Washington Post, Rezaian family petition UN to free jailed journalism Jason Rezaian
July 23, 2015 | By Wesley G. Pippert | PippertW@missouri.edu
The Washington Post disclosed Wednesday at a National Press Club Newsmaker on the first anniversary of Iran's detention of journalist Jason Rezaian that it has petitioned the United Nations to take "urgent action" to get Rezaian's release.
The 38-page petition was filed with the UN Working Group on Arbitrary Detention, which reports to the UN General Assembly's Human Rights Council. David W. Bowker, representing the Post and Rezaian's family, said later that if the Working Group acts quickly, Iran would have 60 days to respond. The five-member Working Group is chaired by a representative from South Korea with other members from Mexico, Benin, Norway and Ukraine.
"Urgent Action Requested," the petition was headlined.
The petition makes three legal arguments. It said the Iranian government detained Rezaian, Tehran bureau chief for the Washington Post, because he exercised his right to freedom of opinion and expression, freedom of association.and freedom of participation in public affairs.
And it said the Iranian government failed to inform Rezaian of the charges against him, deprived him of his right to counsel, denied his right to prepare a defense, violated his right to a presumption of innocence and impeded his right to trial without undue delay, failed to provide an independent and impartial tribunal and failed to provide a public trial.
Rezaian's brother Ali appeared at the packed news conference along with Bowker and Post executive editor Martin Baron and general counsel John B. Kennedy. Boxes full of signed petitions were stacked beside the panel. Press Club President John Hughes said the club had not counted how many signed the petitions, but had forwarded them on to a central point where 500,000 in all have been collected.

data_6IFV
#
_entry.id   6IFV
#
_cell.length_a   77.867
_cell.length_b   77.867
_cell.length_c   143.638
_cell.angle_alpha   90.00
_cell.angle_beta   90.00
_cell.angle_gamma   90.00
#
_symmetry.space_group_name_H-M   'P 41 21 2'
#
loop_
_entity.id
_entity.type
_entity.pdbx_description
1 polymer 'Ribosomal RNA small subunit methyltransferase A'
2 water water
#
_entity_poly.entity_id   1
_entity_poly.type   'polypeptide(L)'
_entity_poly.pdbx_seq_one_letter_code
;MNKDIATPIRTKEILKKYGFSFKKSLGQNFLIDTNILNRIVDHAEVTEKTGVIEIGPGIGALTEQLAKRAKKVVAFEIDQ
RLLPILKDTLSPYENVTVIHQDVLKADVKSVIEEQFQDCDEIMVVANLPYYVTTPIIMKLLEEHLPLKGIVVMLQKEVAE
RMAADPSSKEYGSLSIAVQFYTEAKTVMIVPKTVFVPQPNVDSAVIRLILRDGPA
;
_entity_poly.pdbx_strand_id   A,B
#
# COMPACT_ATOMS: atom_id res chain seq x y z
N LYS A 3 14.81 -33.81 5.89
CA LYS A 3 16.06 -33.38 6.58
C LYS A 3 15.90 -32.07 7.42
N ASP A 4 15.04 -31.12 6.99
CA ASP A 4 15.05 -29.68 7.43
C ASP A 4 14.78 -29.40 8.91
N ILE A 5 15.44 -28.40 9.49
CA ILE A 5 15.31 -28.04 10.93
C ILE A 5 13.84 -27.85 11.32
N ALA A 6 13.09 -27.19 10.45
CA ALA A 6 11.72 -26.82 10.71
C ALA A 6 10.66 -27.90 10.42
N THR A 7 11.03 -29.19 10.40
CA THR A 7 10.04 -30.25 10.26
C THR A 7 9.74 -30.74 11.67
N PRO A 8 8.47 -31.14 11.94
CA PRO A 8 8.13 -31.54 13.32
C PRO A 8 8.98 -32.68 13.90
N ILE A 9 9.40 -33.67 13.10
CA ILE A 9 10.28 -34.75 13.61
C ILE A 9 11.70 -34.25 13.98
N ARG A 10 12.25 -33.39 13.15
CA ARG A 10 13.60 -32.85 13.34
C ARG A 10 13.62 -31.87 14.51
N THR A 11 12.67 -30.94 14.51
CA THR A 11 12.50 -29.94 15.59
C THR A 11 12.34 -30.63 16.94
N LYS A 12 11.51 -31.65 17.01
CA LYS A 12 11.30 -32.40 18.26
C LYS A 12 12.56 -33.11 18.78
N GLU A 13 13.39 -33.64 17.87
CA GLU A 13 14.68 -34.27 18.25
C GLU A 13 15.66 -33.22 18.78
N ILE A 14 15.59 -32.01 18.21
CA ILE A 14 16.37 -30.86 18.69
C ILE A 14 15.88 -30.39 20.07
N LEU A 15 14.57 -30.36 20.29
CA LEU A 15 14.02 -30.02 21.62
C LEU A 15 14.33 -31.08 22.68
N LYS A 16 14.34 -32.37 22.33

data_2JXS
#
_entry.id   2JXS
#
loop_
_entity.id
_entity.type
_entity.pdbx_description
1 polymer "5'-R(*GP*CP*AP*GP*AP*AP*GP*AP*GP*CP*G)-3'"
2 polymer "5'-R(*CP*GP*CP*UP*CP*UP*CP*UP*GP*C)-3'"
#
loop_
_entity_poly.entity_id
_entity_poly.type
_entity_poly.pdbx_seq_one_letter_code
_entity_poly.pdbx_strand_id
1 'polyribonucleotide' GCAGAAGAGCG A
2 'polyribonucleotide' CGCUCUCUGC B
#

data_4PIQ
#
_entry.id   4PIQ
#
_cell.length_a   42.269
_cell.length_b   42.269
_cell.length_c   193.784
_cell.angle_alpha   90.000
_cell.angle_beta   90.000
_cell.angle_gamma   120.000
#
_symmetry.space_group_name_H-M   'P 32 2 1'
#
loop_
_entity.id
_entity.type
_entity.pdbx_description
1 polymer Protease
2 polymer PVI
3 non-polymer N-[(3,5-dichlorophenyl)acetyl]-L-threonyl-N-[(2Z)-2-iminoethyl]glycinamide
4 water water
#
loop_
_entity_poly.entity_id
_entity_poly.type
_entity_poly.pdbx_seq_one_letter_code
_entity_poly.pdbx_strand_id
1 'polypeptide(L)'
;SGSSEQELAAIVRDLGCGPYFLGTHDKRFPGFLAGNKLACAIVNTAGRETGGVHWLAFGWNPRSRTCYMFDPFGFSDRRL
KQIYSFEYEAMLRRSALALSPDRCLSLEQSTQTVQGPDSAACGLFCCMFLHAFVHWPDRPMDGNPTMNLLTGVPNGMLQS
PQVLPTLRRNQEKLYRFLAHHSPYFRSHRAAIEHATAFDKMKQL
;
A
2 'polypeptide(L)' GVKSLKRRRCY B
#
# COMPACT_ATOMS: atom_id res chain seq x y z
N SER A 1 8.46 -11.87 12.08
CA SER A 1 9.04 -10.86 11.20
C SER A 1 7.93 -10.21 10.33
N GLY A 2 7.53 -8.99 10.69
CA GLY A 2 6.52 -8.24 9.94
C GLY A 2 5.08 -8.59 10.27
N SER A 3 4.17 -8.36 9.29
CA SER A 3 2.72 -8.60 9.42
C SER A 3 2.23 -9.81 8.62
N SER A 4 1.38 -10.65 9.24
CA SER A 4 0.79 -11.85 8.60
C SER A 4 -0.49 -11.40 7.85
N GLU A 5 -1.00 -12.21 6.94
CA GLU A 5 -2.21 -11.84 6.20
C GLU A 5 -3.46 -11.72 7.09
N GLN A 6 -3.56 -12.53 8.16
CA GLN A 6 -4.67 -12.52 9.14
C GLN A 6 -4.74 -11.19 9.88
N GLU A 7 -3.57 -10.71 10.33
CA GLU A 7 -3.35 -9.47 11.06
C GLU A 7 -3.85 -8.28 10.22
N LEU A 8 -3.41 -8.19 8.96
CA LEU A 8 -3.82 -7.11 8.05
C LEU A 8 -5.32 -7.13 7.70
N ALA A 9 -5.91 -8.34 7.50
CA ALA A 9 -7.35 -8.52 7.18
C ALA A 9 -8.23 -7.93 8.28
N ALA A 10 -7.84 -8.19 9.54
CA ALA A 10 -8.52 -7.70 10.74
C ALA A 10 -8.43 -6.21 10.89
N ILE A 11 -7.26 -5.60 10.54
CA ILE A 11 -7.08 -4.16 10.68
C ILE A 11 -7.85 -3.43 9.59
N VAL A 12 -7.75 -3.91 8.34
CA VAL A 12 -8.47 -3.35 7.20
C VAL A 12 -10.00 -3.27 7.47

Ali Rezaian said the lengthy nuclear negotiations with Iran had "complicated" the efforts to win release of his brother, but he told a reporter later that now that a nuclear deal had been reached, "there is one less excuse" for the U.S. government not to press harder for Rezaian's release.
"We've always wanted Jason's case to be considered on its own," Baron said.
All of the speakers said that Jason Rezaian had done nothing wrong, yet during the past year he has been held in isolation, deprived of medical attention, subjected to threats, and for months prohibited from hiring an attorney. Baron said Rezaian's two-month trial now is a "sham trial on trumped up charges."
Bowker said the petition had not been made earlier because there had been hope Rezaian would be released. Baron acknowledged, "We can't speculate when Jason might be released."
Ali Rezaian, who works full-time toward his brother's release, said it was difficult to know whether his brother is aware of the extent of the efforts to get his release.